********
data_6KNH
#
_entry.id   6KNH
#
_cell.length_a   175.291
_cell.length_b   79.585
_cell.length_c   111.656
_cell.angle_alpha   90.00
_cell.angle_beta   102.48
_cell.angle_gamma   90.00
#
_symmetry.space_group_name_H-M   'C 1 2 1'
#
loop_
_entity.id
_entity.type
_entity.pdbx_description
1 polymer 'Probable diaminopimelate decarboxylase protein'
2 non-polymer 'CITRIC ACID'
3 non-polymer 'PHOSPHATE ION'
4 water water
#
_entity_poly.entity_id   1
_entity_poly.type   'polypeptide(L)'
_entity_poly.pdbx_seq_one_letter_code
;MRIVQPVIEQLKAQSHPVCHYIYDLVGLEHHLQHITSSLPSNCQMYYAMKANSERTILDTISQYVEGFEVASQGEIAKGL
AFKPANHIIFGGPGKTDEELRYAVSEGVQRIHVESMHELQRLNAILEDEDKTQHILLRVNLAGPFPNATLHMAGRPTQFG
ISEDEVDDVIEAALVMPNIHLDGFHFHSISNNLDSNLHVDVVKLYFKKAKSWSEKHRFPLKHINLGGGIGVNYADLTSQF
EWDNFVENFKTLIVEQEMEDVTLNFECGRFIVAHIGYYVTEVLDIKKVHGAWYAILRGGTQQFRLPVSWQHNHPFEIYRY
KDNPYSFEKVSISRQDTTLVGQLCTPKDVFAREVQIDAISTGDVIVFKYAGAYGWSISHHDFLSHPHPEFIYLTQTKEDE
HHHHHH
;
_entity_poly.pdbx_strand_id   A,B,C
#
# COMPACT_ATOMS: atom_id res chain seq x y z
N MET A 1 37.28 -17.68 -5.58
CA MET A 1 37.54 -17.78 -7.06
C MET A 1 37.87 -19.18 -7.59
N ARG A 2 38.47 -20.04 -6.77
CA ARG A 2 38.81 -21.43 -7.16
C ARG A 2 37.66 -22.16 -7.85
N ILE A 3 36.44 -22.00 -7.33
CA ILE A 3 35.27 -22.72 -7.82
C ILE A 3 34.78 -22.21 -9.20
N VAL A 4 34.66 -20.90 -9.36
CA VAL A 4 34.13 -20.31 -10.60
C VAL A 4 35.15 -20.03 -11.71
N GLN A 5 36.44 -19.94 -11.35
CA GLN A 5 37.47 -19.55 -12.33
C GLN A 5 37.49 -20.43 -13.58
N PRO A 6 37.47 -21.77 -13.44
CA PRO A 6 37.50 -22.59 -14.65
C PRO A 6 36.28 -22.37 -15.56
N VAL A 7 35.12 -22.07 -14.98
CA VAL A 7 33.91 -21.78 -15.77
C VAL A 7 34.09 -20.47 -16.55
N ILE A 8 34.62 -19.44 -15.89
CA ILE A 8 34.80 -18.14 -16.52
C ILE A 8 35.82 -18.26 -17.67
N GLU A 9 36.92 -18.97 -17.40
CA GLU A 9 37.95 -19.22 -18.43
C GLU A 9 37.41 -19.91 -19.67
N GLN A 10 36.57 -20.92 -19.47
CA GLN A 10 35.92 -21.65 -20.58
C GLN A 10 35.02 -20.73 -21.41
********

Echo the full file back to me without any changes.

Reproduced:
data_6KNH
#
_entry.id   6KNH
#
_cell.length_a   175.291
_cell.length_b   79.585
_cell.length_c   111.656
_cell.angle_alpha   90.00
_cell.angle_beta   102.48
_cell.angle_gamma   90.00
#
_symmetry.space_group_name_H-M   'C 1 2 1'
#
loop_
_entity.id
_entity.type
_entity.pdbx_description
1 polymer 'Probable diaminopimelate decarboxylase protein'
2 non-polymer 'CITRIC ACID'
3 non-polymer 'PHOSPHATE ION'
4 water water
#
_entity_poly.entity_id   1
_entity_poly.type   'polypeptide(L)'
_entity_poly.pdbx_seq_one_letter_code
;MRIVQPVIEQLKAQSHPVCHYIYDLVGLEHHLQHITSSLPSNCQMYYAMKANSERTILDTISQYVEGFEVASQGEIAKGL
AFKPANHIIFGGPGKTDEELRYAVSEGVQRIHVESMHELQRLNAILEDEDKTQHILLRVNLAGPFPNATLHMAGRPTQFG
ISEDEVDDVIEAALVMPNIHLDGFHFHSISNNLDSNLHVDVVKLYFKKAKSWSEKHRFPLKHINLGGGIGVNYADLTSQF
EWDNFVENFKTLIVEQEMEDVTLNFECGRFIVAHIGYYVTEVLDIKKVHGAWYAILRGGTQQFRLPVSWQHNHPFEIYRY
KDNPYSFEKVSISRQDTTLVGQLCTPKDVFAREVQIDAISTGDVIVFKYAGAYGWSISHHDFLSHPHPEFIYLTQTKEDE
HHHHHH
;
_entity_poly.pdbx_strand_id   A,B,C
#
# COMPACT_ATOMS: atom_id res chain seq x y z
N MET A 1 37.28 -17.68 -5.58
CA MET A 1 37.54 -17.78 -7.06
C MET A 1 37.87 -19.18 -7.59
N ARG A 2 38.47 -20.04 -6.77
CA ARG A 2 38.81 -21.43 -7.16
C ARG A 2 37.66 -22.16 -7.85
N ILE A 3 36.44 -22.00 -7.33
CA ILE A 3 35.27 -22.72 -7.82
C ILE A 3 34.78 -22.21 -9.20
N VAL A 4 34.66 -20.90 -9.36
CA VAL A 4 34.13 -20.31 -10.60
C VAL A 4 35.15 -20.03 -11.71
N GLN A 5 36.44 -19.94 -11.35
CA GLN A 5 37.47 -19.55 -12.33
C GLN A 5 37.49 -20.43 -13.58
N PRO A 6 37.47 -21.77 -13.44
CA PRO A 6 37.50 -22.59 -14.65
C PRO A 6 36.28 -22.37 -15.56
N VAL A 7 35.12 -22.07 -14.98
CA VAL A 7 33.91 -21.78 -15.77
C VAL A 7 34.09 -20.47 -16.55
N ILE A 8 34.62 -19.44 -15.89
CA ILE A 8 34.80 -18.14 -16.52
C ILE A 8 35.82 -18.26 -17.67
N GLU A 9 36.92 -18.97 -17.40
CA GLU A 9 37.95 -19.22 -18.43
C GLU A 9 37.41 -19.91 -19.67
N GLN A 10 36.57 -20.92 -19.47
CA GLN A 10 35.92 -21.65 -20.58
C GLN A 10 35.02 -20.73 -21.41